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Kodumudi and the Cauvery

 

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Kodumudi and the Cauvery

Cool weather, green surroundings, flowing river, sight of the young diving and bathing, full bloom of colorful flowers, ready to harvest sugarcanes, smell of earth and to-be-harvested paddy present a lively picture of the countryside which is fresh and unpolluted. Besides this, a touch of thick Bhakthi (devotional) culture is engulfed in the air.

 

From the Kodumudi railway station, I walked down the feeder road to this temple. The florist couple Subramanian and Susila, were eagerly waiting for my arrival. They were the students of Pitchu vadhiyar. Of course, Pitchu master had taught three generations. Subramani narrated the mythology of Kodumudi while walking on the banks of Cauvery.

Situated at an altitude of 482 feet, Kodumudi, called as the Trimurthy Sthala and Kavadi Theerham is on the bank of the river Cauvery (Ponni Nadhi) in the Periyar district. The river dubbed as the Ganges of the South flows through several important towns to propagate culture and irrigate lands.

In the ancient South, Saivaite shrines have been predominantly higher. Kodumudi falling within the zone of Kongunadu is a centre noted for devotion, tradition and literary hymns. During the pilgrimage to Palani, the devotees carry Kavadi, Cauvery water and Vanni leaves as part of tradition.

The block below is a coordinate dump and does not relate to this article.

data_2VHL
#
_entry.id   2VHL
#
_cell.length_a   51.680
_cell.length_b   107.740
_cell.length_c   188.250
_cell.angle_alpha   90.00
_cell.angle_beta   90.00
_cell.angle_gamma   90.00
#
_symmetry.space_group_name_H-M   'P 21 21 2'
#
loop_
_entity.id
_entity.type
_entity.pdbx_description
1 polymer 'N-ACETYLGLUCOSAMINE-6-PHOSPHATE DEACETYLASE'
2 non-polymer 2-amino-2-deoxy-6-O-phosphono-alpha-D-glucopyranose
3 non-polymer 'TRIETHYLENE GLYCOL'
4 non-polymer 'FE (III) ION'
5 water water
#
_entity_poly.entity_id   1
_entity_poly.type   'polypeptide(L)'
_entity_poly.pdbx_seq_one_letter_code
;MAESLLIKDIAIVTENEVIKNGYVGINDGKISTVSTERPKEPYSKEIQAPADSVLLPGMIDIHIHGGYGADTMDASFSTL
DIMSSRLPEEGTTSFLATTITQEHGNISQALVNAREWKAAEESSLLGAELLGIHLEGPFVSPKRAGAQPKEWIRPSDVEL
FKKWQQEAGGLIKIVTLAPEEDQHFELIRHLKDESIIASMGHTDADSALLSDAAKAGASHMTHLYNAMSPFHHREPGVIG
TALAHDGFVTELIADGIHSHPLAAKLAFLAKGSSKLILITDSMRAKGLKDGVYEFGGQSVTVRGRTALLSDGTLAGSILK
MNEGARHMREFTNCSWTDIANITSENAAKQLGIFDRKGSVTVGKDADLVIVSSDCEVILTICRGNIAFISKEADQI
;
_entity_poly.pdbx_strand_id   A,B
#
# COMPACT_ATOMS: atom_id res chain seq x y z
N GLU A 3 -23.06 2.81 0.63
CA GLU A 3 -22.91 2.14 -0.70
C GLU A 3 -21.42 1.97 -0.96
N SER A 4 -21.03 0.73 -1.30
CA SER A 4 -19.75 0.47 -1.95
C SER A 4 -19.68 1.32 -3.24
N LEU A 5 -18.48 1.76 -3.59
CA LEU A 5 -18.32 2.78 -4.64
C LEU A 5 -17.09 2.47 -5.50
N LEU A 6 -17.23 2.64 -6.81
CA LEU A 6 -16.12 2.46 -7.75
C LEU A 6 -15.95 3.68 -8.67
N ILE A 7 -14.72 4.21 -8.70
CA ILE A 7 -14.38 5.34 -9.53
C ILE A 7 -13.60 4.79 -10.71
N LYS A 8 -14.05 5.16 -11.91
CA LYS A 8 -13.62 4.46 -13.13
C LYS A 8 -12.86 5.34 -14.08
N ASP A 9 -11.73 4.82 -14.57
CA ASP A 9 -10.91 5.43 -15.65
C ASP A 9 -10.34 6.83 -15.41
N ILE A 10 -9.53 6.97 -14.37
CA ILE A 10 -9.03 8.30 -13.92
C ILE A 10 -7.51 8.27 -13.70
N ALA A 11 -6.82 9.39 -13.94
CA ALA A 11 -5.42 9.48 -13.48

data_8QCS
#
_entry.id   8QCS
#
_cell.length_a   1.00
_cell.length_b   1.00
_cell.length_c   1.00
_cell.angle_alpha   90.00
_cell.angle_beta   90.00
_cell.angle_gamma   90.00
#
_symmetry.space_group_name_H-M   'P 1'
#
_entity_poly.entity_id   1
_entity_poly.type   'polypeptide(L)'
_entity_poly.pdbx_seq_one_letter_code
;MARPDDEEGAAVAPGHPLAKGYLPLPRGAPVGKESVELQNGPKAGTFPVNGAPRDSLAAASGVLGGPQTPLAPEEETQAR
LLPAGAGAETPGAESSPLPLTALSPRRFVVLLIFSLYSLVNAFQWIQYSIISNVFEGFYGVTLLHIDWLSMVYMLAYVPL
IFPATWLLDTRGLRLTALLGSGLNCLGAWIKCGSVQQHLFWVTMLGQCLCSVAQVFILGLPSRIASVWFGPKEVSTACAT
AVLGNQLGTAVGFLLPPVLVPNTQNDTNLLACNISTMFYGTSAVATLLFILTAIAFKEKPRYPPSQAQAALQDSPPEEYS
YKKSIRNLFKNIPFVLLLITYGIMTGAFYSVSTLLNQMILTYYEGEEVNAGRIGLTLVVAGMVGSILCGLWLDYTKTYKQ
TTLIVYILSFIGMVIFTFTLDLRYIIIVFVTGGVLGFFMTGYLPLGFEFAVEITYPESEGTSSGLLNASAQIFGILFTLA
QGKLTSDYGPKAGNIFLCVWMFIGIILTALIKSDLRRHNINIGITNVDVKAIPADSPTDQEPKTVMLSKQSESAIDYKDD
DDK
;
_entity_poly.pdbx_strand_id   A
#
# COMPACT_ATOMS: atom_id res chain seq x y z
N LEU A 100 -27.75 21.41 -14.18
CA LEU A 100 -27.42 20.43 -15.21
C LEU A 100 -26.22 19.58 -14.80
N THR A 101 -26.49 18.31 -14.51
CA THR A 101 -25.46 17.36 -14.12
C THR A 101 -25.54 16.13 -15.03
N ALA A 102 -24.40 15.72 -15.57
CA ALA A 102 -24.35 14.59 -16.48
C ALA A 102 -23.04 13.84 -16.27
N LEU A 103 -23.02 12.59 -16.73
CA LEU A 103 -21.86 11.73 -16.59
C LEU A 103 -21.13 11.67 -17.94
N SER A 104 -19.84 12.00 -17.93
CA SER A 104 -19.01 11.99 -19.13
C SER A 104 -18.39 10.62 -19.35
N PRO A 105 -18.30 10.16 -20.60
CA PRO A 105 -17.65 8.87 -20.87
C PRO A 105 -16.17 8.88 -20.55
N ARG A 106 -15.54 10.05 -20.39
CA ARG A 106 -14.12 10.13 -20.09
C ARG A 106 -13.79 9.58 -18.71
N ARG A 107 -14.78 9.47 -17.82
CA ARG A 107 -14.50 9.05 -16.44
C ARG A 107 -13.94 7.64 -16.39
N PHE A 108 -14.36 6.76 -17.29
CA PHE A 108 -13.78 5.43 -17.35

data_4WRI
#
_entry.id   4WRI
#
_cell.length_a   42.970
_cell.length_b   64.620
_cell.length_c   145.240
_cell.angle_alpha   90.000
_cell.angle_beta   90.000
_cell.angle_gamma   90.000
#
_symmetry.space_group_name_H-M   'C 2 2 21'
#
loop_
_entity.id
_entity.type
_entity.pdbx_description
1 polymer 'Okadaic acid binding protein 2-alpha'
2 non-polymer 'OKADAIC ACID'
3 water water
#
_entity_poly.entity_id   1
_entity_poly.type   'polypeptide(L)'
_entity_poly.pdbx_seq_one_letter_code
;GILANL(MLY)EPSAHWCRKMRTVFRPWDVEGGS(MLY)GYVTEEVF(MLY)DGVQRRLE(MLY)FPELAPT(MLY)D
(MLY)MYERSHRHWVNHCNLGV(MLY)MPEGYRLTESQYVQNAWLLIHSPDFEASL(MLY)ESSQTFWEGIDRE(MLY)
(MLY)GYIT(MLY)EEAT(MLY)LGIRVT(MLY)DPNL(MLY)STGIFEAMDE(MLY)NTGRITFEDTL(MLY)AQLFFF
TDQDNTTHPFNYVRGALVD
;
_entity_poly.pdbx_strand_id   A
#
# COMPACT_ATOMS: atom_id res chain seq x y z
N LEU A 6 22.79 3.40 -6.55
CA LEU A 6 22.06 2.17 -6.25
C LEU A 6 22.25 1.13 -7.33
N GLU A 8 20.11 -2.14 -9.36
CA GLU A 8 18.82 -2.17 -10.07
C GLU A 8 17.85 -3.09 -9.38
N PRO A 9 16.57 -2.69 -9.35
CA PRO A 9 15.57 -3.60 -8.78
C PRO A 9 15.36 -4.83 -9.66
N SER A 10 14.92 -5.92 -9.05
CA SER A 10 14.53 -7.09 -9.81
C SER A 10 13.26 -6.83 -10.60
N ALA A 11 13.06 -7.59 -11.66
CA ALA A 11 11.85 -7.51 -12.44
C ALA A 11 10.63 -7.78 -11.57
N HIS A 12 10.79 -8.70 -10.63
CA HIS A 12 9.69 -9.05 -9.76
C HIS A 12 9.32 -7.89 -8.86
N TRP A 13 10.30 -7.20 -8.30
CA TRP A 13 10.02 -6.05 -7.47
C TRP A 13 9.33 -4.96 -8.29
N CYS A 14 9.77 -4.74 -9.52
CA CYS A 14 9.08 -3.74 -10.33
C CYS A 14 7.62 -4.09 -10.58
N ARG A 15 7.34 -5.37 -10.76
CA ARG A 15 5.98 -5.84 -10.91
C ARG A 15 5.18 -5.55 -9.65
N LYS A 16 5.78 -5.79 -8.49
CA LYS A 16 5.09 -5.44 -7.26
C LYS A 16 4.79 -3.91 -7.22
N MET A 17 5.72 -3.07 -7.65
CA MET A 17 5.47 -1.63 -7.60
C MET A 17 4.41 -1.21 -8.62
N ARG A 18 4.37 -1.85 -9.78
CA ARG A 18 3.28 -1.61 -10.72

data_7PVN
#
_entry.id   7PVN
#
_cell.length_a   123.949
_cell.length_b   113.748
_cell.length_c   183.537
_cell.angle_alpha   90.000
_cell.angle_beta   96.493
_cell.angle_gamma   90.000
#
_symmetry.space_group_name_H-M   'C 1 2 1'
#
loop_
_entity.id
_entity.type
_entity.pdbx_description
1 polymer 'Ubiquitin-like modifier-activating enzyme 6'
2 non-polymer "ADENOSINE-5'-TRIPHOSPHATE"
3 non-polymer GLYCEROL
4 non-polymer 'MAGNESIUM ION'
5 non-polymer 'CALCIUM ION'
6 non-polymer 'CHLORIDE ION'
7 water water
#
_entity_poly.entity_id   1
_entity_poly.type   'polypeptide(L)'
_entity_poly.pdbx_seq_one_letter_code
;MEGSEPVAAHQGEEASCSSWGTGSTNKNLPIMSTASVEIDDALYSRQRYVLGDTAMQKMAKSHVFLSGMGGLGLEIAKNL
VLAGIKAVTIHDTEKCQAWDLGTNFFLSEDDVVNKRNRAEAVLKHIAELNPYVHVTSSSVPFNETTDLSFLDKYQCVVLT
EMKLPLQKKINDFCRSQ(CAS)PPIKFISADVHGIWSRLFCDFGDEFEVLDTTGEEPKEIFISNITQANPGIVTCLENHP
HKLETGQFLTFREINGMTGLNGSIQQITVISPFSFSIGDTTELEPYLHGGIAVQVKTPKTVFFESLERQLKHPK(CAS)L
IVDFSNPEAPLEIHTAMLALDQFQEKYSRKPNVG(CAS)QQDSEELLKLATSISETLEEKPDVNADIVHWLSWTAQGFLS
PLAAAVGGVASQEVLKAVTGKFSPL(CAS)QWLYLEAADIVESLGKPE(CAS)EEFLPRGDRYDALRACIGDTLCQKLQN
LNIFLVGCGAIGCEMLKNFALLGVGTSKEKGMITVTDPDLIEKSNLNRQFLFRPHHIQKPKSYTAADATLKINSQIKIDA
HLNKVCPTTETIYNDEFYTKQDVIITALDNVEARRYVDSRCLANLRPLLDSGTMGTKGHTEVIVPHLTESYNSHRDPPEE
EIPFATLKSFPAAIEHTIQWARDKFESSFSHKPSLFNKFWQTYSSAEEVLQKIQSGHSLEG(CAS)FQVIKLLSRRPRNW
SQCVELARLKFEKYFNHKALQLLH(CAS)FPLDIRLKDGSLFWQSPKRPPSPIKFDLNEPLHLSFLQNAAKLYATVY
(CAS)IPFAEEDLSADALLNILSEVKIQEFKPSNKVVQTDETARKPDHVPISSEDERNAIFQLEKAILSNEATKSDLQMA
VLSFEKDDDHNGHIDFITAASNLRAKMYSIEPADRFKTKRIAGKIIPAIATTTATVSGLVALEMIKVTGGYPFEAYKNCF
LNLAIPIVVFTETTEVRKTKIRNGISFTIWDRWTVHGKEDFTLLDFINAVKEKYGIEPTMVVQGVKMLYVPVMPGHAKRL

According to legend, in a duel between Vayu (the god of wind) and Adhisesha (multi-headed serpent believed to be the couch Lord Vishnu rests on) about mightiness, Meru hill was moved by Vayu and broken into five pieces which were transformed into gems. The fifth part fell here as diamond and the 'makuta' or cliff of the hill came to be known as Kodumudi. On the cliff of the Meru is the Shiva Linga worshiped as the main deity. It was here the legendary Cauvery was contained in the Kamandala (container) by sage Agasthya and later released by Lord Ganesha who took the form of a crow. Some inscriptions on Agasthya Rock narrate the divine event of how the river regained its flow.

The famous poet-trio Gnanasambandar, Appar and Sundarar have sung hymns on Lord Shiva of this shrine called as Makudeswarar and his consort Vadivudai Nayaki. The stone tablets within the shrine premises expose the direct contribution of grants by many Pandya kings in the 12th century. Many of the 'panchaloha' (alloy of 5 metals - gold,silver,copper, iron, brass) idols displayed were unearthed during various periods. The temple surrounded by majestic walls has tall towers with beautiful sculptures. It was King Malayadvaja Pandya who designed this peaceful town and built structures around it.

Lord Vishnu in marvelous monolithic sculpture as Veeranaryana Perumal is simply divine. One's soul will never be satisfied even after fixing the eyes on the Lord for hours together. Brahma is seated under an ancient vanni tree (Indian Mesquit) estimated to be around 2000 years old. It is said that this tree bears no flowers or fruits and has no thorns. I collected a few fallen leaves as souvenirs.